There is always one in every crowd who can't act natural, and ends up looking at the camera.

Completely unexpectedly, my chickens arrived today. They were supposed to be here on Monday or Tuesday, so Saturday left me in a bit of a tizzy. We had an exciting run down to Fort Collins (they didn't go to the Wellington post office) to pick up the little peepers. In the process, we ended up missing out on a family dinner, but I think everyone understood.

When we got to the post office, we opened up the box and the chicks were so excited/freaked out that they started trying to hop out of the shipping box. Everyone looked OK from the cursory glance, and after another errand, we headed home. This is the box:

I had just found the kind of bedding I wanted today, which was really opportune, as well as getting the length of chain we needed to hang the heat lamp. Here is our setup:

The little box contained Steve, The Sickly Chicken (as dubbed by my cousin Brandon who came with his folks to see our new house/visit the tiny baby chickens). Steve was one of the silkie bantams, and got a little smushed during shipping under his many (44!) fellow chicks. After general shenanigans involving Nerf Swords, and impromptu prayer session/vigil for Steve (as headed by Brandon), sadly, Steve didn't make it. I didn't really think he would, but man, nothing like a 12 year old's perspective to make you look at livestock a little differently.

And now, to shake off the woes of Steve-the-no-longer-with-us, here is a photo of a chick asleep in his food trough:

Wednesday, June 16, 2010

Where do you go?

So, I'm giving up on the whole "keep this all fibre, all the time" premise of this blog. There will be anecdotes from the farm, possibly wibbling about health and general "huh, that's weird" stories.

To start this off...

We have a spider. He (or she, but I randomly have deemed it to be a him), lives in our downstairs bathroom, up on the ceiling. He has been there since we moved in, and since I'd rather have a non-dangerous spider keeping bugs under control than using a bunch of chemicals, we let him stay.

At first he had a friend of a similar size. Then, one day, no friend. Oops.

But this is all just background. The real question I have is to his whereabouts in the morning. By noon and into the evening, he is in his normal spot. Mornings, however, he is missing. I honestly can't figure out where he goes, since there aren't a whole lot of places to hide in that bathroom. Maybe in the fan?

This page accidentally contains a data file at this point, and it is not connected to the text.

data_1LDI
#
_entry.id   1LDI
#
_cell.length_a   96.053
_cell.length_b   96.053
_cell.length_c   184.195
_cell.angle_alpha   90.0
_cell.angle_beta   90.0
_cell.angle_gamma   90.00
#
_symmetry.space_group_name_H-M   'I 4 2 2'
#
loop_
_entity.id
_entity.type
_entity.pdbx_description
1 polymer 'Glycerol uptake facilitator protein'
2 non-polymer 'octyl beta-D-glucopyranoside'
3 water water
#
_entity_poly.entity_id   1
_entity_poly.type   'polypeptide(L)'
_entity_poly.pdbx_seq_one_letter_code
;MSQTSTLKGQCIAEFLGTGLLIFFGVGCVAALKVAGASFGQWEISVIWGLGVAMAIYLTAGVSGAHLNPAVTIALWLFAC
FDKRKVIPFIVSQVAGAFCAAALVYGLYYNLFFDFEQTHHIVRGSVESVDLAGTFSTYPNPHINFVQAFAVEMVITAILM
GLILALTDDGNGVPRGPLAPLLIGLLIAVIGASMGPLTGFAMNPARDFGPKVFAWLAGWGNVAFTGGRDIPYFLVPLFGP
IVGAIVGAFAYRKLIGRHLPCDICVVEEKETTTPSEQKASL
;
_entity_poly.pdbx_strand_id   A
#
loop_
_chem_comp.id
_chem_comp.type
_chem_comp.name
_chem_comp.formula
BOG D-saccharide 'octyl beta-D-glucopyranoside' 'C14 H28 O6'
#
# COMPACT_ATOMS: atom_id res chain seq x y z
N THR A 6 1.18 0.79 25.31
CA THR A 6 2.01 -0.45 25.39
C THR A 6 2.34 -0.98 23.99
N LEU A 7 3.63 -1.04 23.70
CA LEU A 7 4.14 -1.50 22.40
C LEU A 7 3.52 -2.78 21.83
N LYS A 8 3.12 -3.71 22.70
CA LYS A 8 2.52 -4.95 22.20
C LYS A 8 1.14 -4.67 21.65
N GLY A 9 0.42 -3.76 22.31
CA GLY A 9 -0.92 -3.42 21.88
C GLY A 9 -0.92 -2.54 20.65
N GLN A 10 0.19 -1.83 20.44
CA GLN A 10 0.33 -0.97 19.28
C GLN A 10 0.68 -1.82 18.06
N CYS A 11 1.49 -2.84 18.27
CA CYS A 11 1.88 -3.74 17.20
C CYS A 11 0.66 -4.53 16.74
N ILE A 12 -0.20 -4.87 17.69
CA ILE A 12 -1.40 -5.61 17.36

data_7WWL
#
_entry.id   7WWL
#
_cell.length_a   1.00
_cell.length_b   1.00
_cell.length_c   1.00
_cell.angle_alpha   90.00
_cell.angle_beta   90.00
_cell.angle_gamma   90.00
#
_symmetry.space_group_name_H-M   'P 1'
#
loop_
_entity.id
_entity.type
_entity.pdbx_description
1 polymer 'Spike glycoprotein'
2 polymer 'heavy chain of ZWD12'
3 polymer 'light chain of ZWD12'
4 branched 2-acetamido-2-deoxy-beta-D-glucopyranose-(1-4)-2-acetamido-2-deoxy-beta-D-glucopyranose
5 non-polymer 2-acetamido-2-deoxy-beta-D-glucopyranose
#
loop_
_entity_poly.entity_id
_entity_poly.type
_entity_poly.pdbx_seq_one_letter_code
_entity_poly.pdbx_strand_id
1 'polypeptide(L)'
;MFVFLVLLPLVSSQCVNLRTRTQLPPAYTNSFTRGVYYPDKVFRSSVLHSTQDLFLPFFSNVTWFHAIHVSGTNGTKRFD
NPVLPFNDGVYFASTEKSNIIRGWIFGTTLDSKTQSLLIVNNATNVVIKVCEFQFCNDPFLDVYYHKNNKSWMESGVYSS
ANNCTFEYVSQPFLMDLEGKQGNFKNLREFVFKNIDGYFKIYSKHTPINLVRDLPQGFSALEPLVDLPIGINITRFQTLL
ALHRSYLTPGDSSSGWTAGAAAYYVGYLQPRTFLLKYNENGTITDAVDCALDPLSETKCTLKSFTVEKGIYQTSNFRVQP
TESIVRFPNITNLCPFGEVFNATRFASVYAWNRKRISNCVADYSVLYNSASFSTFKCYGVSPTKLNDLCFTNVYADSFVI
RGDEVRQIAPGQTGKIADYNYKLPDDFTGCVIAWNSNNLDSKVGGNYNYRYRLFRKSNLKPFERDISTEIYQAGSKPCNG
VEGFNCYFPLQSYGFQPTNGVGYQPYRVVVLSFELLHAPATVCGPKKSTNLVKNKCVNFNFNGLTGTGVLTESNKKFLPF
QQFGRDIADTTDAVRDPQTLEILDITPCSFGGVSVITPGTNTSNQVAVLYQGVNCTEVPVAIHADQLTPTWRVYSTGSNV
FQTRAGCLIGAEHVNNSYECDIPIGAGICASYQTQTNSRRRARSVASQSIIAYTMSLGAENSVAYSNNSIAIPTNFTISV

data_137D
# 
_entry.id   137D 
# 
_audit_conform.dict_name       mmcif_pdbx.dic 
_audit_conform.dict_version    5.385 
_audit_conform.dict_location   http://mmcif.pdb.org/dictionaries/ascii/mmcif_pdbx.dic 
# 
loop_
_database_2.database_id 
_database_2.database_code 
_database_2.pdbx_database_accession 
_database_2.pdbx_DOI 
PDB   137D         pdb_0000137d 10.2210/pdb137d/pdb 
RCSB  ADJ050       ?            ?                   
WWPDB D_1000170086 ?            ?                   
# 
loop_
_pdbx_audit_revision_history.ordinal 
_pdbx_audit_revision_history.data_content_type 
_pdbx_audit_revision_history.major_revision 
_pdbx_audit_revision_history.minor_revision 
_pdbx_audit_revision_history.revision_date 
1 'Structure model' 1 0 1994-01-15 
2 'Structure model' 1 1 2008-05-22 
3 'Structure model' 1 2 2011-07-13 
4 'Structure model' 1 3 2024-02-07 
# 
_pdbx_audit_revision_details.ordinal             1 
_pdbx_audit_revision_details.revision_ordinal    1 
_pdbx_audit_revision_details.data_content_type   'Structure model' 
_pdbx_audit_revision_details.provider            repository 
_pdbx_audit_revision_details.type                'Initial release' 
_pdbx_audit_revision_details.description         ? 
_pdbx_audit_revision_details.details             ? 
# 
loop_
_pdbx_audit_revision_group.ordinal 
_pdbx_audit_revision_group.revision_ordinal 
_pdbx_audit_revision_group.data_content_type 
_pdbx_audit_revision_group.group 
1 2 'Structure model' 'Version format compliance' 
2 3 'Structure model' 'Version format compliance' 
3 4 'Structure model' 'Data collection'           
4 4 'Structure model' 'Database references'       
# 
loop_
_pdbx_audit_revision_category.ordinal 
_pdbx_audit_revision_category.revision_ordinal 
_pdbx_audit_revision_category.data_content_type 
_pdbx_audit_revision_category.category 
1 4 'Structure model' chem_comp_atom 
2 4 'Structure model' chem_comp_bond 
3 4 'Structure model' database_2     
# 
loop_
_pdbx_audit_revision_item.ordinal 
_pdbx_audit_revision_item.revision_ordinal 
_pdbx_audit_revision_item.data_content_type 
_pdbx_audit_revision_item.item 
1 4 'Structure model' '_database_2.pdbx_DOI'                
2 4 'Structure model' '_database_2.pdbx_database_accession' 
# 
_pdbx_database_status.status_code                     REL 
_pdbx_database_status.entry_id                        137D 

Or, I can go with the solution that my brain presents to me: Trans-dimensional spider. Aw, yeah.

Saturday, June 12, 2010

Estes Park Wool Market

Today was very very different than the trip to MD S&W. MD was immensely crowded, we had a minivan full of people that we hauled up there, and it was HOT. We went up to the festival today with just Daven and myself, and due to the weather being around 44F and drizzly, there was not so much with the crowds.

The first thing I have to say is that this is an amazing location. Estes Park is so very beautiful. The drive was about 1.5 hours from our house, but the lion's share was through some amazing rugged mountains. Estes Park is about 2000 feet higher than our house, so there was a little *gasp gasp* when we first got out of the car and started walking around, but we adapted pretty quickly.

With the weather as it was, we were wearing our oil skin dusters and cowboy hats, along with combat boots and bdus, as we knew it would be rainy and horrid. We got a lot of odd looks, but we got even more "You guys are the only ones who are actually dressed appropriately" comments from folks. Yes, I admit to snickering at the drenched girls in shorts and flip flops., people. Use it.

The festival is much much smaller than MD S&W. Whereas MD has an air of "family fun fair that happens to have a billion sheep", this was more "so you want to show your critters; we can do that for you." The vendors would fit into about 1.5-2 of the smaller vendor buildings at MD, but the quality of products was excellent. Creatively Dyed was there, as was my favourite sheep artist (shut up, I'm allowed to have a favourite sheep artist), but just due to the fact that it is kinda out in BFE, there was a much smaller group of people vending and displaying.

There was a much better variety of critters though! The organization is that each critter type got its own barn/tent. There were adorable yaks, including a baby that made the cutest noises ever. I got to pet a Paco Vicuna fleece, which was stupidly soft (I got the contact information for the breeder; she wasn't allowed to sell her fleeces at the market for some odd reason). There were actually as many goats as sheep at this festival, which is a contrast from MD. But the main critter types there were definitely alpacas, and even more so, llamas. They had llamas comin' outta their ears! Rather than the one or two alpaca farms, there was an entire tent of breeders, so you could wander around and eyeball a bunch of different livestock.